Primary Source Document

S Tubert-Jeannin (Université d’Auvergne, Département de santé publique, Équipe d’Accueil 3847, UFR d’Odontologie, 63000 Clermont-Ferrand, France and CHU de Clermont-Ferrand, Centre de Soins Dentaires, Hôtel Dieu, F-63001 Clermont-Ferrand, France), M-M Lecuyer (Université d’Auvergne, Département de santé publique, Équipe d’Accueil 3847, UFR d’Odontologie, 63000 Clermont-Ferrand, France), R Manevy (Jeannin (Université d’Auvergne, Département de santé publique, Équipe d’Accueil 3847, UFR d’Odontologie, 63000 Clermont-Ferrand, France), E Pegon-Machat (Université d’Auvergne, Département de santé publique, Équipe d’Accueil 3847, UFR d’Odontologie, 63000 Clermont-Ferrand, France and CHU de Clermont-Ferrand, Centre de Soins Dentaires, Hôtel Dieu, F-63001 Clermont-Ferrand, France), B Decroll (Université d’Auvergne, Département de santé publique, Équipe d’Accueil 3847, UFR d’Odontologie, 63000 Clermont-Ferrand, France). , One-Year Evaluation of an Oral Hygiene Promotion Program in a Kindergarten Santé Publique 1/2008 (Vol. 20) : 7-17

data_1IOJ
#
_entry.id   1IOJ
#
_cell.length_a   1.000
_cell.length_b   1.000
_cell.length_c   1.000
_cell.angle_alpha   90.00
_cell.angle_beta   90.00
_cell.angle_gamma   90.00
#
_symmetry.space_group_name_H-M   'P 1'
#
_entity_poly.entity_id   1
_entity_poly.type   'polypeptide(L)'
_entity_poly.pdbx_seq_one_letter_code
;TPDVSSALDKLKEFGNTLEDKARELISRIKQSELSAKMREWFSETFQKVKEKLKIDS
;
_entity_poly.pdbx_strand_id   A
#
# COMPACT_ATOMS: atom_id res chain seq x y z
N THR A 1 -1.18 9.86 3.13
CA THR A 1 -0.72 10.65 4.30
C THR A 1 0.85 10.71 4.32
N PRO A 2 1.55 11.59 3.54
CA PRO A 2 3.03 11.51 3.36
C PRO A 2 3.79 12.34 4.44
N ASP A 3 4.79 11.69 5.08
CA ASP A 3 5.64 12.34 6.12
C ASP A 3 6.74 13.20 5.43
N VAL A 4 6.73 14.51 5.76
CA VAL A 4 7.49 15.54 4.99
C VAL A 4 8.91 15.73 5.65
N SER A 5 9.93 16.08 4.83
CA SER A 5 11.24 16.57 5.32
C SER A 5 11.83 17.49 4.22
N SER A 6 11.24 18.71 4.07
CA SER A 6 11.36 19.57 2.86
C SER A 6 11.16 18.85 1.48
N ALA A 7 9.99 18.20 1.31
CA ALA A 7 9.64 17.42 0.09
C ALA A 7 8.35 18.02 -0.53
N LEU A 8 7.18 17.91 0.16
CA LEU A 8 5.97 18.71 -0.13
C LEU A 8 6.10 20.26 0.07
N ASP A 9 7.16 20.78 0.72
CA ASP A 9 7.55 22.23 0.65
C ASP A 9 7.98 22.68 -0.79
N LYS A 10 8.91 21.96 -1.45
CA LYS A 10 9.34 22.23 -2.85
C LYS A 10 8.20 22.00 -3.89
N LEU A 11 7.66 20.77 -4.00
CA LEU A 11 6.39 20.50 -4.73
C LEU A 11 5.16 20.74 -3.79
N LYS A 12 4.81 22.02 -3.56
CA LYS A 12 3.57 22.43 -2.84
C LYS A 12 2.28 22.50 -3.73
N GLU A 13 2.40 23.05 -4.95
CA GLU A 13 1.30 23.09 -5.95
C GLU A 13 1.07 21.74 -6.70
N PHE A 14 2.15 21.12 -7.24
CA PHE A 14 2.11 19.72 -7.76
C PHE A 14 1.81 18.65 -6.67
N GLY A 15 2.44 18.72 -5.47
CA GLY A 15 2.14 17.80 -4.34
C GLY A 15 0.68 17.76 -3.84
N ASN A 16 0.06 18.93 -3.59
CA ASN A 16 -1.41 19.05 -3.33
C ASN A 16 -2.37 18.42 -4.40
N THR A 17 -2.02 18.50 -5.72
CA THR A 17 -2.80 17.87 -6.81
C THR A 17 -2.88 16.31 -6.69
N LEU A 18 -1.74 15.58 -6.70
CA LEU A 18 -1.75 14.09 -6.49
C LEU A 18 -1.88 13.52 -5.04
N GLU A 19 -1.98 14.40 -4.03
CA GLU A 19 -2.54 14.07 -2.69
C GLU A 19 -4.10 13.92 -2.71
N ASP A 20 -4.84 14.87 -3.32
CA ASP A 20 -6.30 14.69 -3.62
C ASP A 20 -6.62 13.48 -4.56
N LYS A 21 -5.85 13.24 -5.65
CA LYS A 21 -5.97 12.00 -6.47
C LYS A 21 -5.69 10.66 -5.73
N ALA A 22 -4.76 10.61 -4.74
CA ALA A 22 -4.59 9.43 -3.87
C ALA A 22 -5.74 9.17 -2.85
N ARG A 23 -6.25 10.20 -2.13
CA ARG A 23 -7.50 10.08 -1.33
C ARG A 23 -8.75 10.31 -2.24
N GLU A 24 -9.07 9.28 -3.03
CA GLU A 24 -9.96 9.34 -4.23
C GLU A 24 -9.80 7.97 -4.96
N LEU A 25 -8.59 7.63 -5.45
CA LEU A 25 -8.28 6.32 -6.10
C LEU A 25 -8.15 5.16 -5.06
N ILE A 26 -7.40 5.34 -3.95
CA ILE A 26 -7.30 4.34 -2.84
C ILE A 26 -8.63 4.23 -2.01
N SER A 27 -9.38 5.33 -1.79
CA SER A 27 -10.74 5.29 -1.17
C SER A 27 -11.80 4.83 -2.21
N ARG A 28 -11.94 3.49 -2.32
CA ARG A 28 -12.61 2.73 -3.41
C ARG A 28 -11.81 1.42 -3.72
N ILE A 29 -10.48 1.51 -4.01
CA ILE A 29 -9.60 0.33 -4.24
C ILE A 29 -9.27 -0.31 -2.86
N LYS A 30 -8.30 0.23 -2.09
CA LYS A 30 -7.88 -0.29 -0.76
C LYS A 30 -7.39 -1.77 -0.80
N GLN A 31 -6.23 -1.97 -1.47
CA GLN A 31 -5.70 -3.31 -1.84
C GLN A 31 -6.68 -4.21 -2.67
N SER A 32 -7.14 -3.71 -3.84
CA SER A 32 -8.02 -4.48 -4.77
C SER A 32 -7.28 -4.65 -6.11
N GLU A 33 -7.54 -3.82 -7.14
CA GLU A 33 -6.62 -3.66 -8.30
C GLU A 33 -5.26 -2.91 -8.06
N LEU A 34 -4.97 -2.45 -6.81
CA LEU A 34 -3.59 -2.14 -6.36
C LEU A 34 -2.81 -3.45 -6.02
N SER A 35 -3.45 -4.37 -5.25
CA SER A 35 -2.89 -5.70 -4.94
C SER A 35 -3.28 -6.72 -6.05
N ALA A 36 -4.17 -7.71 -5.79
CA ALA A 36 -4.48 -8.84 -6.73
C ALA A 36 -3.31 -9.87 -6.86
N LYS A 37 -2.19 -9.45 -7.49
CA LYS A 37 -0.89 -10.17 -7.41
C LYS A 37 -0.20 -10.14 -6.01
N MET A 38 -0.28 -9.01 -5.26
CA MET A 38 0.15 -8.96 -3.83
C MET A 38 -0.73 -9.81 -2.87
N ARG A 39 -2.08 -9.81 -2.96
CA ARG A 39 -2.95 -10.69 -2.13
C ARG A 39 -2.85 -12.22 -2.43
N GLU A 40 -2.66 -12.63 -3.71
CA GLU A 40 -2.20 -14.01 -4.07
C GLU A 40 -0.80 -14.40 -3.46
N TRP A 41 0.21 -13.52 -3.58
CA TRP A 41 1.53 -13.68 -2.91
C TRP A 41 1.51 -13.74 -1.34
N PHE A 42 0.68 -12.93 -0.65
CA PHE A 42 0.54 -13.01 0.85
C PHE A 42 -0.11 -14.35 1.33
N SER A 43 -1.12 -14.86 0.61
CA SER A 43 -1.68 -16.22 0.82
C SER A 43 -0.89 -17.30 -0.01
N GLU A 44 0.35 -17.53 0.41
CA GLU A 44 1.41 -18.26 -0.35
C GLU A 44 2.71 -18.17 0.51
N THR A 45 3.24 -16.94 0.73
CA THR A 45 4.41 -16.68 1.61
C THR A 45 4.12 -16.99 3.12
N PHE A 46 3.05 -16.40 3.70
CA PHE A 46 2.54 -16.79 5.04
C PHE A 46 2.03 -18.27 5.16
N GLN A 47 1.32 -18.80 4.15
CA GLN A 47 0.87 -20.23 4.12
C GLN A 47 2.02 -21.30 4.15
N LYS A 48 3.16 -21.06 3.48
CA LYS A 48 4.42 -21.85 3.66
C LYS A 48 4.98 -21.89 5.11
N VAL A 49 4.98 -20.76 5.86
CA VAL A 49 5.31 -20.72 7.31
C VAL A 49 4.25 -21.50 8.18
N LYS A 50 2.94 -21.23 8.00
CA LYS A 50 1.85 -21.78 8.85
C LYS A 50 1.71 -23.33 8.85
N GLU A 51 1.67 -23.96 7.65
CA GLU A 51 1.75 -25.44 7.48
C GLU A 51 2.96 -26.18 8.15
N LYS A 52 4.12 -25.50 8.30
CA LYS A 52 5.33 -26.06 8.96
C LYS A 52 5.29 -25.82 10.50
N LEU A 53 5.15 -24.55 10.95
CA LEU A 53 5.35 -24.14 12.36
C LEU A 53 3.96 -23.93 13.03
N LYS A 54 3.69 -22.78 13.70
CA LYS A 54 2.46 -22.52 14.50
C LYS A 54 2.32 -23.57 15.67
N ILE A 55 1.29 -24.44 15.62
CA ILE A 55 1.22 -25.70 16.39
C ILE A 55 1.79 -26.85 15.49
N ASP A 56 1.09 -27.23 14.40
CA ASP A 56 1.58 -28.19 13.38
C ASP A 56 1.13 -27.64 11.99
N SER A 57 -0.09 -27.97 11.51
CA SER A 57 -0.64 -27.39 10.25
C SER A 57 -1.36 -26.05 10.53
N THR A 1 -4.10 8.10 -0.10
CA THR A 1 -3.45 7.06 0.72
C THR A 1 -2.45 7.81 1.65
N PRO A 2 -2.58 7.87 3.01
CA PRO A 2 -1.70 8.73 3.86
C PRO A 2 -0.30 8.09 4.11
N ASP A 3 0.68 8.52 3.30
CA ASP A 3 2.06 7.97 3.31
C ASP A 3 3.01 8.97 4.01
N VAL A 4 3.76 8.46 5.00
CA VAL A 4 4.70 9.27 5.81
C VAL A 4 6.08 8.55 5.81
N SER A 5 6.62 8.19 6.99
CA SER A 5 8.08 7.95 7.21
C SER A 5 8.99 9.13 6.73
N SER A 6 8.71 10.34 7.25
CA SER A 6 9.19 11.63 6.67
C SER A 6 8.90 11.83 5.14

Contact information of developer(s) and/or implementer(s)

Faculté de Chirurgie Dentaire de Clermont-Ferrand and Association Aide Odontologique Internationale

Intervention Focus

Intervention Goal / ObjectiveLevel(s) TargetedEquity Focus
Provide teachers with the necessary training to organize and supervise tooth brushing sessions in kindergarten.
  • Organizational level
People living in conditions of disadvantage are explicitly stated to be a target population of the intervention.
Improve parents’ knowledge of oral care and cavity prevention in children.
  • Interpersonal level
People living in conditions of disadvantage are explicitly stated to be a target population of the intervention.
Improve parents’ knowledge of good oral health practices in children.